In any case, the hearing officer makes a determination of what the FTB believes is the correct amount of tax based on the facts and the law. Can you split the difference with the auditor or the hearing officer? That would be nice, but the auditor and the hearing officer do not have the ability to compromise cases. Instead, there is a separate process for settlement proposals discussed below.
Notice of Action
After the FTB considers your protest and makes a final decision, they will send you a Notice of Action (NOA) that documents the FTB’s findings. It may affirm, revise, or withdraw the proposed assessment. If you agree with the amount shown on the NOA, there are various payment options available. If you disagree, you can appeal to the Office of Tax Appeals (OTA) within 30 days of the date of the NOA.
Office of Tax Appeals
The Office of Tax Appeals (OTA) is a separate agency that is independent of the FTB. Up until 2017, tax appeals were heard by the California State Board of Equalization (BOE). This was a five-member elected administrative body, the only elected tax board in the country. However, the BOE became very controversial, and in 2017, Governor Brown signed a bill that slashed the agency’s employees from 4,800 to just 400.
As a result, the elected, five-member Board of Equalization no longer hears tax appeals, which are now handled by the Office of Tax Appeals. The OTA functions like a state tax court. When you file a timely appeal with the OTA, you are given an opportunity to provide additional supporting information.
There is a briefing process in which the taxpayer and the FTB submit briefs to the OTA. OTA cases are normally decided by a panel of three administrative law judges, although in some small cases, there may be a single judge. You may also request an oral hearing before OTA so that you can present witnesses and testimony.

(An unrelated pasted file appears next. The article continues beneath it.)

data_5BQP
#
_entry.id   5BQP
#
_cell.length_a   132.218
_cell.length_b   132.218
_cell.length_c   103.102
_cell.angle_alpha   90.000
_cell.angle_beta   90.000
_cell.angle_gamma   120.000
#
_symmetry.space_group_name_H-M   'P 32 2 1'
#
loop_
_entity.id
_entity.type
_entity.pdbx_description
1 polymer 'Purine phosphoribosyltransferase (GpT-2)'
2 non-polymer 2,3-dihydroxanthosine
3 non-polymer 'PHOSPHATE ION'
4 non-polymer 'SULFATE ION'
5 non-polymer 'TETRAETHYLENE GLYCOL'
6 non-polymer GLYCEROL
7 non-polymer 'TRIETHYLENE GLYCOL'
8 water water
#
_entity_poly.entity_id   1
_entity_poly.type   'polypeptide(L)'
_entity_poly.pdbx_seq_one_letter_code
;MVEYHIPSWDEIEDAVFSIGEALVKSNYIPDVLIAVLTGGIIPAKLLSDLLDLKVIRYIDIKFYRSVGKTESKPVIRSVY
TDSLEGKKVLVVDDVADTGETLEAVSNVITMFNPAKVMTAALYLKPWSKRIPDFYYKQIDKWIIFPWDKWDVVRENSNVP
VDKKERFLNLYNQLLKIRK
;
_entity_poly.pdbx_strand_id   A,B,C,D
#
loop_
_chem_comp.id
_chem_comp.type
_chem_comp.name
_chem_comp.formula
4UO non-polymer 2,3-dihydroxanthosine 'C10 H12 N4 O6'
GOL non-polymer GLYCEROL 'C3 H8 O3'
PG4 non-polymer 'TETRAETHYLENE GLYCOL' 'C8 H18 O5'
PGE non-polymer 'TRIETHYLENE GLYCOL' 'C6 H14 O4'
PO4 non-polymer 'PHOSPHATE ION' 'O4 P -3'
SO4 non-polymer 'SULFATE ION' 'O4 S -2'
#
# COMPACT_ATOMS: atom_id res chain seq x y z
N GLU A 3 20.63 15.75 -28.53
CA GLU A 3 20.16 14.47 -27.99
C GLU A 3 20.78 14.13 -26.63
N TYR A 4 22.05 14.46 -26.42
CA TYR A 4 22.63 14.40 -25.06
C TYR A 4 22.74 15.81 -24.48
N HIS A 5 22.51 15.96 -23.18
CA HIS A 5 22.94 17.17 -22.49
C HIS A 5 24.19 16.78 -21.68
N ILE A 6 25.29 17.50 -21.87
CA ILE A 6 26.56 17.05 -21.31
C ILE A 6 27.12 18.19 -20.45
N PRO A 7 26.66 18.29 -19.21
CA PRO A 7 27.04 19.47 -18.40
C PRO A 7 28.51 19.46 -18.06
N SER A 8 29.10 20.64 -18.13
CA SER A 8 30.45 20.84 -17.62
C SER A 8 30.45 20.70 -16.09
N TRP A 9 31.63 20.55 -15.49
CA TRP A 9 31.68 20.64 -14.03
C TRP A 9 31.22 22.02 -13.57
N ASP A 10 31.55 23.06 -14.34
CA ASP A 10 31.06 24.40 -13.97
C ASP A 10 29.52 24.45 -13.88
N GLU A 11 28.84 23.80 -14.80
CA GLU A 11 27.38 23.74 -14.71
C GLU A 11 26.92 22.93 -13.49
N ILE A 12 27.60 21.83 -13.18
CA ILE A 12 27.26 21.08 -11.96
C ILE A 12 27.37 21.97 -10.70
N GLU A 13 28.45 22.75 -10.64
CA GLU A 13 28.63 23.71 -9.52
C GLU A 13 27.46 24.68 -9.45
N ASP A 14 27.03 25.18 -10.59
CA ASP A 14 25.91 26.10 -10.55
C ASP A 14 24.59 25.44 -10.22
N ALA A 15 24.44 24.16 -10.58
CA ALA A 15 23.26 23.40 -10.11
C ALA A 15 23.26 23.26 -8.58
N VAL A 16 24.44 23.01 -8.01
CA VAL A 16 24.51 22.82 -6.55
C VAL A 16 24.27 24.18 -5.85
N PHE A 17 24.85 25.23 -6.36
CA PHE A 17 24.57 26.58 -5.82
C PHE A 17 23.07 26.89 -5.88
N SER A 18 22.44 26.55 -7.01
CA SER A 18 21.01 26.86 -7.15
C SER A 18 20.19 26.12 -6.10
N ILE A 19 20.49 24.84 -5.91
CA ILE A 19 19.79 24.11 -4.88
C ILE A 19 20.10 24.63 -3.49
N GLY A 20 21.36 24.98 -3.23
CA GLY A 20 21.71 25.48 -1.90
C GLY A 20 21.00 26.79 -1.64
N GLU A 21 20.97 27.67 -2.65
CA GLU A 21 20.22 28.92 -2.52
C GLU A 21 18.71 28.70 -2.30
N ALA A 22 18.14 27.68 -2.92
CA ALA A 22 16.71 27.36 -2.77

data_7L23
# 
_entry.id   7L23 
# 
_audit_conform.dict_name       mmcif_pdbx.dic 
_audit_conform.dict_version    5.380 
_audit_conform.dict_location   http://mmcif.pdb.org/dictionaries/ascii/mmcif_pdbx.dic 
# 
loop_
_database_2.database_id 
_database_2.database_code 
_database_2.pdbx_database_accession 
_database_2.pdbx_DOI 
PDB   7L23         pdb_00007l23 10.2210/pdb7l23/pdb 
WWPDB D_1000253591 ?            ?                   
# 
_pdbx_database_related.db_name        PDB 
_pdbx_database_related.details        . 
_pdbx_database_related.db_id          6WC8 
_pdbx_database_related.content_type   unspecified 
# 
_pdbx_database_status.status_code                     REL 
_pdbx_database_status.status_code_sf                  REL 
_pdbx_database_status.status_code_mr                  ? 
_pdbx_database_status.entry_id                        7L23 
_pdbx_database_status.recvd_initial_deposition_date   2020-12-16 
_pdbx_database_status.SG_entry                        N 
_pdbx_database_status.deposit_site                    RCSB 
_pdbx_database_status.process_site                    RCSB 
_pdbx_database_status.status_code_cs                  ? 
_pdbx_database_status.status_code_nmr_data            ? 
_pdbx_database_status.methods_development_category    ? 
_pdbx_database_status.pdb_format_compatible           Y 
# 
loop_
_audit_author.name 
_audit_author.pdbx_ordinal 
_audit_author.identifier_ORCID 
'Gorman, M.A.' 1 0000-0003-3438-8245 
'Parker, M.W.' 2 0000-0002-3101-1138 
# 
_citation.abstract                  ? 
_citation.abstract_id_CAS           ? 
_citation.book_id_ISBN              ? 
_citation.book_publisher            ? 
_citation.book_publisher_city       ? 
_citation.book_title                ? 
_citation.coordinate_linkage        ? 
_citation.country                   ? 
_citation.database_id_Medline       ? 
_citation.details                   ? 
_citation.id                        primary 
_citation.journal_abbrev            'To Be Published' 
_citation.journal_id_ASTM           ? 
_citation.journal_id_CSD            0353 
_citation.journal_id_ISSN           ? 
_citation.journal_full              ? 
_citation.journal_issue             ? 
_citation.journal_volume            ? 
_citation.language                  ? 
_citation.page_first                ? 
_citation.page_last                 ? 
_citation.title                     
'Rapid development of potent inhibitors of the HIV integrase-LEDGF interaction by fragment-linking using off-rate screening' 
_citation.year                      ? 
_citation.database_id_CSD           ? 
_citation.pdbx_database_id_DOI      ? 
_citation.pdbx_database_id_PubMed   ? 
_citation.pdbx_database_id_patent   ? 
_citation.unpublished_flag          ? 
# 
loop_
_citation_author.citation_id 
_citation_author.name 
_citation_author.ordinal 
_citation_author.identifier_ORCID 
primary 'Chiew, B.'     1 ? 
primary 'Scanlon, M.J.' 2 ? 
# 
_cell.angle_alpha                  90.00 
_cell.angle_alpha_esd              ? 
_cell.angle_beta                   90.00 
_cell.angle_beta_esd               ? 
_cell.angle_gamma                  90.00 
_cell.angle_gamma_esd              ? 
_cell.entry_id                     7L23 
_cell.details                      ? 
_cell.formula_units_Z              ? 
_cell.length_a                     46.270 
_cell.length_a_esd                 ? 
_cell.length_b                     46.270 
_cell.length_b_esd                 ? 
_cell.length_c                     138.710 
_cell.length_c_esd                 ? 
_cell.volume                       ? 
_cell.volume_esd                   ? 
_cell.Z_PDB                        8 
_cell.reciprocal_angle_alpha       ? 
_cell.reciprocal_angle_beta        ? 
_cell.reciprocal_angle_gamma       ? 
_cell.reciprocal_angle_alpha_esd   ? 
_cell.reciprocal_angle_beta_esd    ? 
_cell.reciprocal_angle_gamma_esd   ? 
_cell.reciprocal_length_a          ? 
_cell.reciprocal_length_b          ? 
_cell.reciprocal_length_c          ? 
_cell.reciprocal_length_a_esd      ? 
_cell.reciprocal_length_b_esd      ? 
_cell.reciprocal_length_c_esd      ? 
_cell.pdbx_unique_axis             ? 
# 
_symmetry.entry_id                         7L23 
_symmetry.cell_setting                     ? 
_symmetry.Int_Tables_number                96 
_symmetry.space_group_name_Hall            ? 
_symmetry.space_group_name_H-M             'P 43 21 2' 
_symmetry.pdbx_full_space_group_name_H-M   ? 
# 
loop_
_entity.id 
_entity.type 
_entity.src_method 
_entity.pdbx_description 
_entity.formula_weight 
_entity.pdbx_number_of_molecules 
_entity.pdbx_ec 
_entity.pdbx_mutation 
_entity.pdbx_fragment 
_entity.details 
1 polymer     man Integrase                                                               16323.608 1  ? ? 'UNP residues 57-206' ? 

Following the OTA’s consideration of the law and facts in your appeal, it will issue a decision in writing. Both sides, the taxpayer and the FTB have the right to petition for a rehearing within 30 days of the decision. If no petition for rehearing is filed, the OTA’s decision becomes final in 30 days.
If you do not file an appeal with the OTA within the prescribed time, the taxes, penalties and interest become due and payable. However, you may pay the balance due and file a claim for refund, which must generally be filed within one year from the date of payment.
Not many tax disputes go beyond the OTA. However, if you have waged a contest with the FTB and before the OTA and you still want to fight, in some cases you can go to court. However, once you exhaust your remedies at the OTA, subject to a few exceptions, you generally must first pay any tax amounts owed before bringing an action against the state.
Thus, you can pay the tax liability and file a claim for refund. If you appealed the FTB’s denial of your claim for refund and do not agree with the OTA’s decision, you may generally file an action against FTB in California Superior Court within 90 days. But not all the rules are consistent. For example, a suit for refund on a residency case must be filed within 60 days. After the California Superior Court makes a decision, either you or FTB may file an appeal of the decision to the California Court of Appeal.
Many disputes of all sorts settle. That is true with taxes too, and both the IRS and the California FTB will entertain settlement proposals at the appropriate levels. In general, it is easier to settle a case with the IRS than it is with the FTB. For one thing, at IRS Appeals, the IRS Appeals Officer can compromise cases.
In contrast, the FTB appeal process is more rigid. Indeed, the main place that FTB settlements can be explored is with a separate unit of the FTB. The FTB Legal Division has a separate Settlement Bureau which is responsible for settling tax, penalties, and interest when you enter the Settlement Program. One can divert a case into the FTB Settlement Program at several stages, even when the case is already being considered by the OTA.
One common type of audit concerns whether you are a California resident. There are all sorts of California tax disputes, but the alluring nature of a move before a sale and the presence of residency audits makes them appropriate for a couple of comments. It can be tempting for a California taxpayer who expects a large income event to pull up stakes and move before the income hits. It might be the settlement of a large legal dispute, the sale of a block of stock or horde of cryptocurrency, or the sale of a company.